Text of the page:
When I first looked into Latin, I saw in a textbook that the dative and ablative singular are the same in the second declension:
And in the plural, the dative and ablative are the same in all declensions.
I thought, "Oh no! These have nearly opposite meanings! I need to keep this ambiguity in mind while hearing/reading a sentence until something resolves it? What if nothing does? How do people live with an ambiguity like that?" Of course I know that English has similar kinds of ambiguity that must be kept in mind, but I still wondered about this. Eventually I learned that a dative noun is never the object of a preposition, which helps.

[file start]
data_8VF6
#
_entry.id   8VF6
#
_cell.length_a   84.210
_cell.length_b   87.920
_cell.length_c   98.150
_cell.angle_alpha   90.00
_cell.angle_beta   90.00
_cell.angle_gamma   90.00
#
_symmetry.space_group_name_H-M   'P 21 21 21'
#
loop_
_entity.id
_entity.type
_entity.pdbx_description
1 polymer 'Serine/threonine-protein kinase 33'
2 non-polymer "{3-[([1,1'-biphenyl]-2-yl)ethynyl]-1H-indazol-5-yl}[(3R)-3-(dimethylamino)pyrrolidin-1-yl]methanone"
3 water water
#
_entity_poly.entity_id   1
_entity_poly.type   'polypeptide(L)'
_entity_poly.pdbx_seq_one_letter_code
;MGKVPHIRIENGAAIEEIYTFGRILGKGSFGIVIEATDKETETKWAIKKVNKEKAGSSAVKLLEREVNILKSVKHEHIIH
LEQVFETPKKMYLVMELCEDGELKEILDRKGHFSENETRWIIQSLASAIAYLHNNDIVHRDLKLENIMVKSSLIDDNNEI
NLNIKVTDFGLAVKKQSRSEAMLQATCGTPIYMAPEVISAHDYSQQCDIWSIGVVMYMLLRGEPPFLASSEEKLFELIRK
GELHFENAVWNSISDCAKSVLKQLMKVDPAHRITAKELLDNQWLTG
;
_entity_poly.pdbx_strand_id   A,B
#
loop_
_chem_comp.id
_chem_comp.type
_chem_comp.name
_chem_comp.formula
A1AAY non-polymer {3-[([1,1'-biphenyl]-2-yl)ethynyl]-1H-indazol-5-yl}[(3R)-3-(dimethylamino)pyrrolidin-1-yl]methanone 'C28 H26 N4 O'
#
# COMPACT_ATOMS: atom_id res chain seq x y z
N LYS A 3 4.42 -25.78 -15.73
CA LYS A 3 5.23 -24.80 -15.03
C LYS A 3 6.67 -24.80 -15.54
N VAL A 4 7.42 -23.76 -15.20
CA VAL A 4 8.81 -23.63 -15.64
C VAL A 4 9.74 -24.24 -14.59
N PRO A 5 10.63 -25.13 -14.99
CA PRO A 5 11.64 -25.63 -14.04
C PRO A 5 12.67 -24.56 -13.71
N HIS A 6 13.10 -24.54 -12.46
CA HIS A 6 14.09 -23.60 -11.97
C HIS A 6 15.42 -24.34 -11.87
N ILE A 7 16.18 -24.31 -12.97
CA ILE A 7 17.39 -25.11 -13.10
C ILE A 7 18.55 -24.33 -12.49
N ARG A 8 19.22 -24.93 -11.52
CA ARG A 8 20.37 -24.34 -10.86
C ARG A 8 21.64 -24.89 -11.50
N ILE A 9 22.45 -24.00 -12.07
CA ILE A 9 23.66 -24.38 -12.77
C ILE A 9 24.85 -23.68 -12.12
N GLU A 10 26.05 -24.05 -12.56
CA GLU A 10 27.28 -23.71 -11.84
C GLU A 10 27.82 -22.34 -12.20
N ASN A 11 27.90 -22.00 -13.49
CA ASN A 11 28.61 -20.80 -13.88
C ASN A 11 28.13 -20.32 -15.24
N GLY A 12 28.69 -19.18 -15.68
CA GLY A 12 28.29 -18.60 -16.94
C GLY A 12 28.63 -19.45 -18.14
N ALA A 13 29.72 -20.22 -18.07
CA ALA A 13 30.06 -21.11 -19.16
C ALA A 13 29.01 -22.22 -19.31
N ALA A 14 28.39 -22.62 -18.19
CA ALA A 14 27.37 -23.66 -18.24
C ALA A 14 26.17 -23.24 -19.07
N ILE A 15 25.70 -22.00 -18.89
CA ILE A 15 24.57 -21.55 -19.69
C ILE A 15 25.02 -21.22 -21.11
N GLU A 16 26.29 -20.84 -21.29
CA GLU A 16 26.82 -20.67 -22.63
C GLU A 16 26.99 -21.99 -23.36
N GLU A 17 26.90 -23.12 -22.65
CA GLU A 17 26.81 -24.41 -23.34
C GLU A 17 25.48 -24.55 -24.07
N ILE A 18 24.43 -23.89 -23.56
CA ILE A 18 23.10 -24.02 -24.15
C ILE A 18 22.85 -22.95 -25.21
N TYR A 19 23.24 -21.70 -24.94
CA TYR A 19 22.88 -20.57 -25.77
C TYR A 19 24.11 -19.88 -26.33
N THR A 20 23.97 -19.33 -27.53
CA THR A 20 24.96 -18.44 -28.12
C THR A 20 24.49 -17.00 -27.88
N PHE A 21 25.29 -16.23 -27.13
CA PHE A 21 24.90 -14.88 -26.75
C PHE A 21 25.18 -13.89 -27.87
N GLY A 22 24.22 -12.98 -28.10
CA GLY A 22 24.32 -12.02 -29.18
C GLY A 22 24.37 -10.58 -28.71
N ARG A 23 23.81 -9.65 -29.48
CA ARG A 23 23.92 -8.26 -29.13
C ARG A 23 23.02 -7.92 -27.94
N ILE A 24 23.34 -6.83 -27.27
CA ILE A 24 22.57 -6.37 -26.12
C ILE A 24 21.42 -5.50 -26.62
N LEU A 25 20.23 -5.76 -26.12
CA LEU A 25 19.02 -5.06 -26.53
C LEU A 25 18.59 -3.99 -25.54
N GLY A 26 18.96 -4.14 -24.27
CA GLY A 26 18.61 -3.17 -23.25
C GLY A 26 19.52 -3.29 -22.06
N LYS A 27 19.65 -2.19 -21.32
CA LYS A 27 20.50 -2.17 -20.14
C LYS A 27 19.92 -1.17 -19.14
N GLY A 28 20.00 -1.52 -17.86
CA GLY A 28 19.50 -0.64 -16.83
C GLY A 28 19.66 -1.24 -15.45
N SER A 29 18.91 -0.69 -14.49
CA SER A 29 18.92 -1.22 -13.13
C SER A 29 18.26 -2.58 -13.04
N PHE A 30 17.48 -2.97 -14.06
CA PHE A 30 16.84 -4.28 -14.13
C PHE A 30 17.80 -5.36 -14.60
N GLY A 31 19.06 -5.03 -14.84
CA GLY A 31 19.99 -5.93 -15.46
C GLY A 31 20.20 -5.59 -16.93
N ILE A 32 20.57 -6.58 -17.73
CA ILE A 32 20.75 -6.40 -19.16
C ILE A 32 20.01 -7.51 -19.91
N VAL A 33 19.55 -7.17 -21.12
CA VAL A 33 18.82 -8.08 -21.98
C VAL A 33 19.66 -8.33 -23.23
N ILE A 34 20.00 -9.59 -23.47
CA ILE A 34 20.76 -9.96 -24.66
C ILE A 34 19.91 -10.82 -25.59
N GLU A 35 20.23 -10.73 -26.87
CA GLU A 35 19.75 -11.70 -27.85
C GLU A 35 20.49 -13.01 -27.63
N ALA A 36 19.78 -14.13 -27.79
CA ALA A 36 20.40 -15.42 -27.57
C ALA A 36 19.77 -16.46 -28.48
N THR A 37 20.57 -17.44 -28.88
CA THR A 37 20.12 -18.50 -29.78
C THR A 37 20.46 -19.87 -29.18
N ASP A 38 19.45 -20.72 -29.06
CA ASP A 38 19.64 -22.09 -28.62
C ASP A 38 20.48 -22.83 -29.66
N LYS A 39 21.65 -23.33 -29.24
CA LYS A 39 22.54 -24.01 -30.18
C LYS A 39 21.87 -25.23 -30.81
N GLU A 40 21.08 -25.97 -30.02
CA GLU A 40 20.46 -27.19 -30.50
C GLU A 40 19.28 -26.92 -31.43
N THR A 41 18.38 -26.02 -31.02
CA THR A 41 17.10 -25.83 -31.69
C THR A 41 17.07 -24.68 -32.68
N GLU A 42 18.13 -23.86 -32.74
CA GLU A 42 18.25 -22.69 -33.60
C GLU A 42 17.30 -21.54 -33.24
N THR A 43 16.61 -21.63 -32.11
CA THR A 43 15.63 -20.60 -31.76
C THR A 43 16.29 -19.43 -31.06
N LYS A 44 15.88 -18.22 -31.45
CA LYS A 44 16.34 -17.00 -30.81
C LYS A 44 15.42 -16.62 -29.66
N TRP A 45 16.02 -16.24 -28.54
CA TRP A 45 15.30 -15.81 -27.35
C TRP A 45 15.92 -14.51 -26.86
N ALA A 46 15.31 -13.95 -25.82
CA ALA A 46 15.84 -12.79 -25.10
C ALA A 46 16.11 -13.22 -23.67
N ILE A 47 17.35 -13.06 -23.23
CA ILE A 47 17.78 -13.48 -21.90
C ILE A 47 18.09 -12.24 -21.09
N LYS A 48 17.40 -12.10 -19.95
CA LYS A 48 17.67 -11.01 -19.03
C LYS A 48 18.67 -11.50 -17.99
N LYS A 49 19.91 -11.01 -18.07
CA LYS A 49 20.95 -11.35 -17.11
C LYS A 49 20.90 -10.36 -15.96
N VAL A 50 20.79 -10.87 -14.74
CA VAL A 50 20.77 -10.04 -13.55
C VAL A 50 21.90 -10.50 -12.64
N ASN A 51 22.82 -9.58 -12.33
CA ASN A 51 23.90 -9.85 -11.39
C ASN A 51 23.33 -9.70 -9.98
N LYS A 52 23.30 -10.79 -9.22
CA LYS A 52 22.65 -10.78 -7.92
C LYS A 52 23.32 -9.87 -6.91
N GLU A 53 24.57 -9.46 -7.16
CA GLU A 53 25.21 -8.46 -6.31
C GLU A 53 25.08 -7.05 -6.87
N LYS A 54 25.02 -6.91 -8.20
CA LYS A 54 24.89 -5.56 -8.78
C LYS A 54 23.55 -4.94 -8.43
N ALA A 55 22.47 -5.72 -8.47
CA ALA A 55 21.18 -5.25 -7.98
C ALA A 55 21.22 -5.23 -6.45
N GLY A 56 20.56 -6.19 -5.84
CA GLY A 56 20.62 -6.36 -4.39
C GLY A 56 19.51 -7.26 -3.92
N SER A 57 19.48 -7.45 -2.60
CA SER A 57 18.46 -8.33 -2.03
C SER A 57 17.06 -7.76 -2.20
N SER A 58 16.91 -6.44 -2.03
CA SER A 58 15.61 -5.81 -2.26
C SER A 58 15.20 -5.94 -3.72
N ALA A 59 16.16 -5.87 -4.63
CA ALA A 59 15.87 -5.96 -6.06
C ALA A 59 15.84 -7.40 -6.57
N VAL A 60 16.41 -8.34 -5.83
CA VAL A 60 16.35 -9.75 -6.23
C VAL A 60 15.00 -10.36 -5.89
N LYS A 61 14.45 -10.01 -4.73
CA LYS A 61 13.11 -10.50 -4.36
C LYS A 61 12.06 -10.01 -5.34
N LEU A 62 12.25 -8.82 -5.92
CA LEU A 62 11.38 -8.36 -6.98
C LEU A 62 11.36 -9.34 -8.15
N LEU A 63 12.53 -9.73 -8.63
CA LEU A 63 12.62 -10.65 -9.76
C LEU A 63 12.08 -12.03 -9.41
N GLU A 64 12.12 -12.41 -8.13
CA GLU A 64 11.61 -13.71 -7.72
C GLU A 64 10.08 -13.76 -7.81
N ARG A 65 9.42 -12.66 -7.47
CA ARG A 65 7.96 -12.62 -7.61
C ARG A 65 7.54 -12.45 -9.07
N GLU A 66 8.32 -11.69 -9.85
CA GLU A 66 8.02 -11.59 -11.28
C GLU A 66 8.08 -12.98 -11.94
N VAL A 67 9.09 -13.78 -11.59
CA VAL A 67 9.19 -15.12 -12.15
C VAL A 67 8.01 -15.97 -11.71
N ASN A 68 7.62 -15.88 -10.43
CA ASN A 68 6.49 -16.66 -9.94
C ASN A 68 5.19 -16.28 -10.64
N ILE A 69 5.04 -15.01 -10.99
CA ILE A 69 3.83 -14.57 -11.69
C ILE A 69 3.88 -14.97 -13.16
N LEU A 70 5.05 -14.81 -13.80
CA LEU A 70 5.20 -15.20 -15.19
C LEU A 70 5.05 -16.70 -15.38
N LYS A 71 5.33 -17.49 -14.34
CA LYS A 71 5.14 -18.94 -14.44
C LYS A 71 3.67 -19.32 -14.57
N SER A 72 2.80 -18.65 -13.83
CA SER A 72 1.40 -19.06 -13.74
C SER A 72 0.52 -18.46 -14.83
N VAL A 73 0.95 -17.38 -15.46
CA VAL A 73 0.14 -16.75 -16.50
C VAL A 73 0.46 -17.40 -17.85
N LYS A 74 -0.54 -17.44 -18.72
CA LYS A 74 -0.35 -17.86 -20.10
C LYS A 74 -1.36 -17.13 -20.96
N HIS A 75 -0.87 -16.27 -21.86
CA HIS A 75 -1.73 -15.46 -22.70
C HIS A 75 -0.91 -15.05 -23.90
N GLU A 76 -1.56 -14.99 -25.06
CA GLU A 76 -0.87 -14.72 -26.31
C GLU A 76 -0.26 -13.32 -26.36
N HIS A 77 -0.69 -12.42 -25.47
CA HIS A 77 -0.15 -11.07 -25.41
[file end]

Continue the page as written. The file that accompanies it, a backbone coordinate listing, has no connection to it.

When reading, I've often been tripped up by the dative–ablative ambiguity, but in nearly every case (no pun intended), I've found that only one interpretation was reasonable. Amazing!
So here's my question:
(a) Why is dative–ablative ambiguity not a problem in practice? Or am I mistaken about that: are there actually common, barely noticeable conventions for preventing it?
(b) How do people deal with the ambiguity when it's real? For example, if a ship is named "Deo Data", does that mean "Given by God" or "Given to God"? How do you tell?